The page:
I remember this one day during the final weeks of Basic Training at Fort Knox in February 1985: We rolled up to our barracks after a long, exhausting day of training only to find some frantic drill sergeant screaming that the Training Battalion’s Sergeant Major was coming to inspect our lockers — and us — and that he would be here in 30 minutes.
All Hell broke loose. We had 30 minutes to prepare for an inspection that would properly require hours and hours of work. And this wasn’t any NCO, either. This was a sergeant major! None of us had ever seen such an exotic creature. It might as well have been General Patton, Jesus Christ, Mick Jaggar and Bigfoot, all rolled into one as far as we were concerned.
Accordingly, we all Freaked The Fuck Out.
During the mad scramble to prepare our wall lockers, foot lockers, beds and uniforms for this impossible inspection, as drill sergeants lost their minds, I found myself thinking that the whole damned situation was just absurdly hilarious. And so I made up a song and started singing “We’re not going to make it! ” to the tune of Twisted Sister’s hit Hair Metal anthem “We’re Not Going To Take it.”
I only got out the first line before everyone in my bay — about a dozen recruits — picked up the tune and shouted “NO! WE AIN’T GONNA MAKE IT!” And then we all busted out laughing, still polishing and cleaning and measuring while improvising the rest of the song parody.
A few seconds later, someone down the hall screamed that the Sergeant Major was on deck. We jammed all our pathetic, half-assed stuff into our wall lockers, hid the remaining stuff as best we could, and stood at attention, waiting for the Sergeant Major to arrive. The most likely outcome was that he would probably kill us.
But I remember looking around at those guys, and we were all on the verge of falling apart laughing, because our bay looked like a gypsy caravan had exploded in it, and there was nothing we could do about that. Things were really bad.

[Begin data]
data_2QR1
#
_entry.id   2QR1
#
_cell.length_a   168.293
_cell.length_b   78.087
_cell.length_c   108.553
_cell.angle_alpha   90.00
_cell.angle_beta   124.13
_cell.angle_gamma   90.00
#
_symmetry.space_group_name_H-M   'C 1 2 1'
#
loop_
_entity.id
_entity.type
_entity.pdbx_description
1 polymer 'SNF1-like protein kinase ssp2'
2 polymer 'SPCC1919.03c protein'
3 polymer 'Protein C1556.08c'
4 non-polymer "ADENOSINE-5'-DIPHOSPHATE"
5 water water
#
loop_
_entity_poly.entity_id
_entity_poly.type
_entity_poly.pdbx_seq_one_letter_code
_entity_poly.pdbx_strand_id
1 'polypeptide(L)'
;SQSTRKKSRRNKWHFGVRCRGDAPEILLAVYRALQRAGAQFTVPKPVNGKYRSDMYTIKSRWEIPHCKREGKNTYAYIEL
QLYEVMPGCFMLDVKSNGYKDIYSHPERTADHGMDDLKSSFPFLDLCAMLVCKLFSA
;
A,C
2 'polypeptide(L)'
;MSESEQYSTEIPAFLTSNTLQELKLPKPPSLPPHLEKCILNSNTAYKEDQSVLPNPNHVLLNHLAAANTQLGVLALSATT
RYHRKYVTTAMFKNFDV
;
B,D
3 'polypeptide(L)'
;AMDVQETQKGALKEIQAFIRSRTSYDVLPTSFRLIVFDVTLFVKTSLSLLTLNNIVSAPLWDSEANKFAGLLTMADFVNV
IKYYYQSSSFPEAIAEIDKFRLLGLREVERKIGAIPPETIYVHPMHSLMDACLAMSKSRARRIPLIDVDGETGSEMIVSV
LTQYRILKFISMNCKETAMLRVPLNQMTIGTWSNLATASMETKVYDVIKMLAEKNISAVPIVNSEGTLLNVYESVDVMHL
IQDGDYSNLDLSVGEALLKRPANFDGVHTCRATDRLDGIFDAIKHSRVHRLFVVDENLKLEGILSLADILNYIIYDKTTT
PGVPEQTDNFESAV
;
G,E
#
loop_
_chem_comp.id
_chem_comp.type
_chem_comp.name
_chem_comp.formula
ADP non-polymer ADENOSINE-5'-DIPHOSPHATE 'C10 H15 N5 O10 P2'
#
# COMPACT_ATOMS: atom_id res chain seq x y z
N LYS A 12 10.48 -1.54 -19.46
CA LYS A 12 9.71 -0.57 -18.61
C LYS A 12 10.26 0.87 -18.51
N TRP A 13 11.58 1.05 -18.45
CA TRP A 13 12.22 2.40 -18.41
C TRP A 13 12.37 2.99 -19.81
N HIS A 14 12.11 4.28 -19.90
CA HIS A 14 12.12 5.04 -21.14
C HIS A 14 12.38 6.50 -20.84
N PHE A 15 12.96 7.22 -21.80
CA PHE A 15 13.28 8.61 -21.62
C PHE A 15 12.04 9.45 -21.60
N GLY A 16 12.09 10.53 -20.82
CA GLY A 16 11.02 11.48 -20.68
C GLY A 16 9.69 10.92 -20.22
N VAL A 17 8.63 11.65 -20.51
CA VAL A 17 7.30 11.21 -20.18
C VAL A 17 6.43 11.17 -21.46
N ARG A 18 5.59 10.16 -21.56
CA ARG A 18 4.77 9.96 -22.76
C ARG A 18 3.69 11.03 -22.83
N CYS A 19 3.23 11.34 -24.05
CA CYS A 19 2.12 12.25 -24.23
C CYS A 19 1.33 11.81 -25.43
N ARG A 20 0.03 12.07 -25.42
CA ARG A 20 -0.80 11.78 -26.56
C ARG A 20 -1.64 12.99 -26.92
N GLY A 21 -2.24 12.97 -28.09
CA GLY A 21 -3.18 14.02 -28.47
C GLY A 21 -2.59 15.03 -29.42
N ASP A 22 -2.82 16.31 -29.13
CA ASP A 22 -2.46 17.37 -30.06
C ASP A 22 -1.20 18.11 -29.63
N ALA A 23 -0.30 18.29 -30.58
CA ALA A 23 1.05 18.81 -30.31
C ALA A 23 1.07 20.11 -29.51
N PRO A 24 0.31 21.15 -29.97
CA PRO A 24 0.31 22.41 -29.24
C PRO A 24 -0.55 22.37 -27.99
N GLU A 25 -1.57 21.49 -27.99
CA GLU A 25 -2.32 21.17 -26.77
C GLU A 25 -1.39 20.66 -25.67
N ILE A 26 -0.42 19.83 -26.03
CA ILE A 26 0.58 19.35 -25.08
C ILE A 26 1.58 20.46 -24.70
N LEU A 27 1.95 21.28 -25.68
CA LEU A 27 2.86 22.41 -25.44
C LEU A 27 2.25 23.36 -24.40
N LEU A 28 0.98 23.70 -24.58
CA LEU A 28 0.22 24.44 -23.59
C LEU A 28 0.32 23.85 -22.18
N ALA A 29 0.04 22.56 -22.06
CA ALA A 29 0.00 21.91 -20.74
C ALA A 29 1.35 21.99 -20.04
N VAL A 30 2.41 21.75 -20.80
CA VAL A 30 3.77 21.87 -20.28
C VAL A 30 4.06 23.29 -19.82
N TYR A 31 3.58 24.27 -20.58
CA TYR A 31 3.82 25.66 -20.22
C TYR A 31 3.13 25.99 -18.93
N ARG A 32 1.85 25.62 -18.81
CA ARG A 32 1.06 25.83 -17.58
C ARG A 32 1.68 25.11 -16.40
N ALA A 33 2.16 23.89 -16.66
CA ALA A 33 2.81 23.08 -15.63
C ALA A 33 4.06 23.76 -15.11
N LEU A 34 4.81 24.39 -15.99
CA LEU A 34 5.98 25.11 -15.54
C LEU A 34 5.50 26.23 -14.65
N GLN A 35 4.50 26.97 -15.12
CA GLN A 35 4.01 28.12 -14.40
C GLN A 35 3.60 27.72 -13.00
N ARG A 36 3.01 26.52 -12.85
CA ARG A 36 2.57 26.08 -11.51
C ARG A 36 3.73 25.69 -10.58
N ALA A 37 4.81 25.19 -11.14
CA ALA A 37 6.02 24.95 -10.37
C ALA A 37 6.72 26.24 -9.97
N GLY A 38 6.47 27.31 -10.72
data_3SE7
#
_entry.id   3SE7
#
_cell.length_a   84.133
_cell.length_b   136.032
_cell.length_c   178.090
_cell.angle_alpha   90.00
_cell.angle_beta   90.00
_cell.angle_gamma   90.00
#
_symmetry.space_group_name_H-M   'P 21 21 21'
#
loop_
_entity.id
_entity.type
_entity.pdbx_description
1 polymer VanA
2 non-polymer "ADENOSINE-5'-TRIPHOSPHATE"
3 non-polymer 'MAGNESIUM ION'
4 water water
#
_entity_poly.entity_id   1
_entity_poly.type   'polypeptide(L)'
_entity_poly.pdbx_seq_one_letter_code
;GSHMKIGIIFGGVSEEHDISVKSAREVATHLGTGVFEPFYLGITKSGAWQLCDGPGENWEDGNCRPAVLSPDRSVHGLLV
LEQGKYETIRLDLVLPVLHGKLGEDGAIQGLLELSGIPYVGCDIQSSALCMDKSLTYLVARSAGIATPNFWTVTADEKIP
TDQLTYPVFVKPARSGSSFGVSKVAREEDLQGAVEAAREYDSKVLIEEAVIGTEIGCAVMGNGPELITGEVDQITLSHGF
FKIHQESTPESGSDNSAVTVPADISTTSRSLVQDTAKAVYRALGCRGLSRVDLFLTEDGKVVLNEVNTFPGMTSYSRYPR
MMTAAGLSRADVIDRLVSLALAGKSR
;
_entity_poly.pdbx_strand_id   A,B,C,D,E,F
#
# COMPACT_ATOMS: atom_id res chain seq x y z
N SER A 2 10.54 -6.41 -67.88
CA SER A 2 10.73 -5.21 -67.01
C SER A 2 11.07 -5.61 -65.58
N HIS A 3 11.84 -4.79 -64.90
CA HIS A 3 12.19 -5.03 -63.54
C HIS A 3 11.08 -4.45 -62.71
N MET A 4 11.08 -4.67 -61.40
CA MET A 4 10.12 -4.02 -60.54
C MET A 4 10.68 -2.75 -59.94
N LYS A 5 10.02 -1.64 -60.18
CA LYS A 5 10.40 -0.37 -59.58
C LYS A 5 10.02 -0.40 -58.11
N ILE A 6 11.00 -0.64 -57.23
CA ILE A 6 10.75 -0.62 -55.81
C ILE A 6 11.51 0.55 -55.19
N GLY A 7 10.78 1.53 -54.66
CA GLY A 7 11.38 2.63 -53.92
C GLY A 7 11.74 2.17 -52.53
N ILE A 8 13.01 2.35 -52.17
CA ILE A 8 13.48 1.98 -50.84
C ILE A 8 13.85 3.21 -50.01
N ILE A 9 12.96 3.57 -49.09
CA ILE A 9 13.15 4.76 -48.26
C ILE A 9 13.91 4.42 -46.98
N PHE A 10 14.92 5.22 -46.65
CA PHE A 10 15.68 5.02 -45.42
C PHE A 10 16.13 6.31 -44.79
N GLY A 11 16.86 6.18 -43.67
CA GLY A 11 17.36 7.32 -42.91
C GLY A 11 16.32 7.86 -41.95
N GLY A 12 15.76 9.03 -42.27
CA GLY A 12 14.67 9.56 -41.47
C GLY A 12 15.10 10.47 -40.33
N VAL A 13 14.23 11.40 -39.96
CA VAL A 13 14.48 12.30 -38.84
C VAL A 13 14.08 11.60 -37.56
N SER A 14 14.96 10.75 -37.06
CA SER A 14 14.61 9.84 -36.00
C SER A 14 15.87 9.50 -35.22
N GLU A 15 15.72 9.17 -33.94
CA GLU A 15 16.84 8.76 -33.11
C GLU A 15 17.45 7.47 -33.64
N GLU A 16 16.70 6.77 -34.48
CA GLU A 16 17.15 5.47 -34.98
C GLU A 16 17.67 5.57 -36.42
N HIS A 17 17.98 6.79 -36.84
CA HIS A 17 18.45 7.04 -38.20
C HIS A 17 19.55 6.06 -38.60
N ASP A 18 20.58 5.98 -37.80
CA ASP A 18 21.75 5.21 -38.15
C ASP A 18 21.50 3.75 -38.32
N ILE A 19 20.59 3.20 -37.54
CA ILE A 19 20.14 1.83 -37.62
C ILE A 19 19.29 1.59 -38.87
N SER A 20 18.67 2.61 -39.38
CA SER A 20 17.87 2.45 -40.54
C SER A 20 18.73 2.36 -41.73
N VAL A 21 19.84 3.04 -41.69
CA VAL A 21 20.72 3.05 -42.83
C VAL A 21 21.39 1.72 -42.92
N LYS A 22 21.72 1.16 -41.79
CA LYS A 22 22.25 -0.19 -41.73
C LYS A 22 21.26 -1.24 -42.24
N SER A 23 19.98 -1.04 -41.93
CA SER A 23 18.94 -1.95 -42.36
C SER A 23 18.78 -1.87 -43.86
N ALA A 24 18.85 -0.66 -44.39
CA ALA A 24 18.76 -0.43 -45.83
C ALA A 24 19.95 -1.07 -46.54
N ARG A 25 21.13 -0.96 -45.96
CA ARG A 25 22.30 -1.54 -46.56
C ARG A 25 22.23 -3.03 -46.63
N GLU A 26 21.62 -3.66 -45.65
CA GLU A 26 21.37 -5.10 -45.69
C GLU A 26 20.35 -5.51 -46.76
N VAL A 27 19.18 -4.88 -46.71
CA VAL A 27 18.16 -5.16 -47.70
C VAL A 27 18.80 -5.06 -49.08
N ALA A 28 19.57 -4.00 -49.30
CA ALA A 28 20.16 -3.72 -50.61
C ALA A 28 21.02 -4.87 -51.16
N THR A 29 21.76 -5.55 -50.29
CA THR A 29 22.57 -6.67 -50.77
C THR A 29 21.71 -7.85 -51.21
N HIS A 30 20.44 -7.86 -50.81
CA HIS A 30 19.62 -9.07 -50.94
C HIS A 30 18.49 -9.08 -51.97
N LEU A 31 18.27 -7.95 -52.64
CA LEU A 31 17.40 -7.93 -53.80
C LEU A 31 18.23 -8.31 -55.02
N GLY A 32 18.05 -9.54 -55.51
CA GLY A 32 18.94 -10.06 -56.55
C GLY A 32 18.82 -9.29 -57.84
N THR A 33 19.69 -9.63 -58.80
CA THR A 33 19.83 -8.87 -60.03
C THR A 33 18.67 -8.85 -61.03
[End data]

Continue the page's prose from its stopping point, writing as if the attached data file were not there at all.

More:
We. Were. Fucked.
Few minutes later, the sergeant major bursts into our bay. This is one strack-looking black dude. He gleams. He shines. He’s pure, perfect, proud U.S. Army masculinity squeezed through a grease gun. And he just struts around our pathetic display, looking at the guys in my squad, not saying a word until he gets to my locker.
Sergeant Major says: “Where are you from, private?”
I shout “NORTH CAROLINA, SERGEANT MAJOR!”
He says “Where in North Carolina?” I shout “BROWN’S SUMMIT, SERGEANT MAJOR!”
If you’ve never heard of the place, that’s because it’s so small that when the N.C. Highway Department put up a new U.S. Highway 29 exit sign in 1980 with a typo in it, Brown’s Summit just said. “Well, guess that’s our new name now.” A few years later, the town officially changed the name to the typo.
Anyway, the Sergeant Major said: “I know that place. I grew up just a few miles from there.”
And little rube me, I say: “Really?”
And he’s like: “Yeah! I’m from McLeansville!”
And I said: “I went to high school in McLeansville!”
And he said: “Northeast Guilford! I graduated from Northeast!”
And I said: “ME TOO SERGEANT MAJOR!!!”
And the Sergeant Major, he said: “Well, you’re doing a fine job soldier! A fine job! Keep up the good work!” And then he strutted out of our bay without inspecting another wall locker.
The moral of this story is: Yes, we’re all fucked. But keep your heads up, maggots!
We might get lucky yet.